All Modes Of Advisor Compensation Scrutinized More Skeptically In the Consumer Press

Monday, December 12, 2011 11:51
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All Modes Of Advisor Compensation Scrutinized More Skeptically In the Consumer Press

Tags: asset management | compensation | competitors | investment advisors | RIAs

 

 
Advisor pricing models were the subject of a story in this morning’s consumer press, and it gave all modes of compensation a skeptical review.
 
“For a long time, advisers mostly offered their clients only one way of settling a bill—investors would hand over a percentage of their assets under management every year,” writes Daisy Maxey. “With the economy in the tank, and more people than ever looking for guidance, advisory firms have cooked up new options for investors. Some offer flat fees or hourly rates, or weigh all of a client's holdings instead of just the size of the portfolio.”
 
The story makes it sound like hourly fees or a fee for advising on held away assets are something new when, in fact, these modes of compensation have been around for at least over a decade. But the coverage does reflect a growing skepticism in the press about advisors and greater scrutiny of all modes of compensation.
 
“With these new options, though, come new questions,” says The Journal’s Maxey. “What are the advantages, disadvantages and conflicts of interest in all of these new plans? What responsibilities do advisers have to their clients?”
 
These are good and fair questions, and the answer—the “nut” in the story— comes from academia and is a wise one.  
 
“There's no perfect form of compensation; each has its pluses and minuses," says Lukas Dean, assistant professor and program director for financial planning in the Cotsakos College of Business at William Paterson University in Wayne, N.J.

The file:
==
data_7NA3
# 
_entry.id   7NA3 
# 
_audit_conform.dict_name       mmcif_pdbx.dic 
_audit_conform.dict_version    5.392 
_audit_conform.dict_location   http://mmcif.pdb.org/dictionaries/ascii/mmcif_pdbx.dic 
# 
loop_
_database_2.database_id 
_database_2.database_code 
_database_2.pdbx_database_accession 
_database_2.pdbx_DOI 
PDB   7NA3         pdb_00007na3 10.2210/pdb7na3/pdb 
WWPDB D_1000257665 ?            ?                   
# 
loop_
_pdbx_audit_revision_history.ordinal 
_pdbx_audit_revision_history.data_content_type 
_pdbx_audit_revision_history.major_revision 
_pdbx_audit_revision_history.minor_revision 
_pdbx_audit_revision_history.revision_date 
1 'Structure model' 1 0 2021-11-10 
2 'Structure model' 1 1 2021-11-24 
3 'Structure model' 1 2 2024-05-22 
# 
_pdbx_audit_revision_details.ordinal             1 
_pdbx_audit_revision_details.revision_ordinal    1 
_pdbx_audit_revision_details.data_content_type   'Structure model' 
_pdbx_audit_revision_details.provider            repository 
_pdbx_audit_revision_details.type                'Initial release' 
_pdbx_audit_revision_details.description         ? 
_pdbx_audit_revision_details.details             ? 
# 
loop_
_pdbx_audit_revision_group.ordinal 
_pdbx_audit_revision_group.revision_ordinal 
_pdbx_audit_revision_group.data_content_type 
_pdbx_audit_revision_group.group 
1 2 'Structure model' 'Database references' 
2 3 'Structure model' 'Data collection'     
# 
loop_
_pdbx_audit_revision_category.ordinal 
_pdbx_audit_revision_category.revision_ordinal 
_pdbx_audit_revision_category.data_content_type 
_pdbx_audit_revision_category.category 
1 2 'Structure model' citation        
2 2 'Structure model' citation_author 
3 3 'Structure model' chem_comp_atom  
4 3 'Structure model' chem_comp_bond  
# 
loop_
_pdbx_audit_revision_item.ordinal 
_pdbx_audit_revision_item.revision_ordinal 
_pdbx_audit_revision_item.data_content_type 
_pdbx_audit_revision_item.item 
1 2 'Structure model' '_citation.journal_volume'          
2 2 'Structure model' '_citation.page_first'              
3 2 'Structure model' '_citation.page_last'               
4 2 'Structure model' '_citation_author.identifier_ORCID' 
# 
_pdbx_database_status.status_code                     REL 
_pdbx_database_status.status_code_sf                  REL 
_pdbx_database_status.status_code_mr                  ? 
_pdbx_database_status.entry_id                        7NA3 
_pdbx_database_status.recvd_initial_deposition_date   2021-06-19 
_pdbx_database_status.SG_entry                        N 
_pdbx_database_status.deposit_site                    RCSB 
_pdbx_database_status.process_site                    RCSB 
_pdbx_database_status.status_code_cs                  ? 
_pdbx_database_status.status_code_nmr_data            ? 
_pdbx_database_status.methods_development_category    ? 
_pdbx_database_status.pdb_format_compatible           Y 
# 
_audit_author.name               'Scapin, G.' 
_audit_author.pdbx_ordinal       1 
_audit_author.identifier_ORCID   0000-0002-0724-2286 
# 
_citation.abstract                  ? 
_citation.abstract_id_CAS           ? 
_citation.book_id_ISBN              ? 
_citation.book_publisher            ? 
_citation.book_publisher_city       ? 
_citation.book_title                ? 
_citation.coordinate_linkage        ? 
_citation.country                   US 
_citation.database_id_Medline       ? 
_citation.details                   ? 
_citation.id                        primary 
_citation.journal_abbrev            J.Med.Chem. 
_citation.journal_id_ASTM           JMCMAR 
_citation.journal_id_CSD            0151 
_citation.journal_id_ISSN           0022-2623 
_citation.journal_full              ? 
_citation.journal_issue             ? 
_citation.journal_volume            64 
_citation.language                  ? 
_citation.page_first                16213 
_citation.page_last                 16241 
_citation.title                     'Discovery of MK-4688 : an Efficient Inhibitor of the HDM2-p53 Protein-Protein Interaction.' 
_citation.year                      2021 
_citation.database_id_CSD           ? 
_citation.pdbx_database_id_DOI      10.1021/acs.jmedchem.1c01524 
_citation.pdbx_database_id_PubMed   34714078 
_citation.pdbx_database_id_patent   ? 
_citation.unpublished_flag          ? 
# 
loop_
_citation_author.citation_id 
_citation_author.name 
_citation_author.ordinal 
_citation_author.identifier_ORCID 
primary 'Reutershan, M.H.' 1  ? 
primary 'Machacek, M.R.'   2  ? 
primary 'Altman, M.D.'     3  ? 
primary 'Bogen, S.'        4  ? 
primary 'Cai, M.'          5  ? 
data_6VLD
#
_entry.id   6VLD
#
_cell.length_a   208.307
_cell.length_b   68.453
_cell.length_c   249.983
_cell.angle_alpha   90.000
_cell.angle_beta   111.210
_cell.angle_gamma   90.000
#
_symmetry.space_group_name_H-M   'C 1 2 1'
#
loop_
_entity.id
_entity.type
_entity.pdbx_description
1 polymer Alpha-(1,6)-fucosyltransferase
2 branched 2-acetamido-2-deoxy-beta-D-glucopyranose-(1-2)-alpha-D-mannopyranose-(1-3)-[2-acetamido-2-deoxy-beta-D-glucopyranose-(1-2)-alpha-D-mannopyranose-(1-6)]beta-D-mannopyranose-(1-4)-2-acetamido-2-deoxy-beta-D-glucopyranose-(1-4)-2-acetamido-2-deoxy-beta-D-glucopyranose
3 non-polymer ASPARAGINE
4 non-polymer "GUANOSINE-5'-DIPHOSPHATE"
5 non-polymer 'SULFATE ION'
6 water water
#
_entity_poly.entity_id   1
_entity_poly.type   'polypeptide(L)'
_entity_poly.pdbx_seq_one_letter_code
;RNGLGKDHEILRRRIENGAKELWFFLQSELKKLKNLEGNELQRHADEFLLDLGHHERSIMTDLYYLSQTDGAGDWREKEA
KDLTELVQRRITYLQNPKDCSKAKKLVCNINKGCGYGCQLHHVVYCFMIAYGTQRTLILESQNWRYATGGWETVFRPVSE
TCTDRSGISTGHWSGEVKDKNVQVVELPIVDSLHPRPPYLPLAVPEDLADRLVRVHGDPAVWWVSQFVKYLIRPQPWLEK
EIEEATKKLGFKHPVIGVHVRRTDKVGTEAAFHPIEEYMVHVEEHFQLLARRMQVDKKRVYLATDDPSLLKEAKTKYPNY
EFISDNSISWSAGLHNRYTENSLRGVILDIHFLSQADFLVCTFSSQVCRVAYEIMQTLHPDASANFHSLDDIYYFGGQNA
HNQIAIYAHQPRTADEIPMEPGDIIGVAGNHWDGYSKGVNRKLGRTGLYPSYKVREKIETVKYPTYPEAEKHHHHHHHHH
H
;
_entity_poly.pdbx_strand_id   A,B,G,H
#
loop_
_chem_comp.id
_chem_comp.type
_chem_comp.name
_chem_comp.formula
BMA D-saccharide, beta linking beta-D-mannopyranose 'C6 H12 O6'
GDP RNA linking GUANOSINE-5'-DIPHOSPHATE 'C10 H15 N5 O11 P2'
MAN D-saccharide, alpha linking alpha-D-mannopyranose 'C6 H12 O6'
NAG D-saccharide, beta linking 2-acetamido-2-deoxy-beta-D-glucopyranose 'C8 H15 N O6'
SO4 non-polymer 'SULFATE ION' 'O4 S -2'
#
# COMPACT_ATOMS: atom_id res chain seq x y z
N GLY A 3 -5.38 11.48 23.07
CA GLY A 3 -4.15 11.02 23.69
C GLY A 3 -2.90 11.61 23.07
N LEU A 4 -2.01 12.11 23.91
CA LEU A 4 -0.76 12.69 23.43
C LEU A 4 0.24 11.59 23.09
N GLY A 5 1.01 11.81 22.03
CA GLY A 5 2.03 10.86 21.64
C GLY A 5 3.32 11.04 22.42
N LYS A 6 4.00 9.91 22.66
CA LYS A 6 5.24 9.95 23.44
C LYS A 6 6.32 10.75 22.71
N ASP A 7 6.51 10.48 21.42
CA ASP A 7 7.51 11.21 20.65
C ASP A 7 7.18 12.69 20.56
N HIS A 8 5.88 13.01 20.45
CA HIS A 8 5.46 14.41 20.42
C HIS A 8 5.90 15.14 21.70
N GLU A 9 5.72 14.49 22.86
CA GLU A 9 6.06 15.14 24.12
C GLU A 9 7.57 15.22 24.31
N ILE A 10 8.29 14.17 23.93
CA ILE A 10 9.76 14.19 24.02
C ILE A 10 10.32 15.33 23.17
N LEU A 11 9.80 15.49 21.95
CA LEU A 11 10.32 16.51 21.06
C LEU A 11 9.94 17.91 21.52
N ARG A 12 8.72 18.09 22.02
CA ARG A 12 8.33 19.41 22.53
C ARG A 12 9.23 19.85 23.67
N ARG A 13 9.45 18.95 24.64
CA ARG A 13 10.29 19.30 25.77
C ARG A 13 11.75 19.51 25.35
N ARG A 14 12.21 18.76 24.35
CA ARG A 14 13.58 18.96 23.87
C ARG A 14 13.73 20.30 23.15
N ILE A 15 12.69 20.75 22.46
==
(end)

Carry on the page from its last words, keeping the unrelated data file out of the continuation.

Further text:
The story here is that the consumer press is asking intelligent questions about advisor compensation. It is no longer assumed that any one mode of compensation is superior.
 
I see this story highlighting a couple of longer-term trends. First, the days when doing business as a fee-only advisor differentiated you are over or, at best, nearing an end. Second, the press is becoming more skeptical in general about advisors and advisor fees and instances of advisor-bashing are on the rise.
 
 
 

 

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Comments (7)

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timknotts
I already added my comments to this story this morning. I think it comes down to earning your fees, rather than just collecting them....what have you done for your client lately?
On another subject, I just got a call from MoneyGuide Pro about their licensing fee. I just paid my annual renewal fee of $1,095 last week (I know...hard to belive the price right?). They just called up and said that I have the "wrong" license. Based on my business model, and the fact that I have a business partner, we need to be in a "firm" license rather than a "solo" license (which we've held and paid for over two years now). Not only did they raise their fee by about 10% over last year, now they want me to pay MORE based on my business model? When I asked what the additional benefit would be they came up with next to nothing (I could have my firm's brand on the web site?). I was having a pretty good day....but now I'm ticked. USED to love MGP, spoke highly of it on the web and at all conferences, but now its time to start looking at the alternatives!!! Never a dull moment...happy holidays!
timknotts , December 12, 2011
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mitchellkeil
I agree with Tim's observation that we have to earn our fees. I know it seems obvious and probably insulting to have to repeat something as basic as Houseman's long ago TV ad mantra: "They earn it" when speaking about how EF Hutton held onto clients, but the truth is that clients exhibit all the signs of early onset Alzheimer's Disease. They never remember what you have done for them.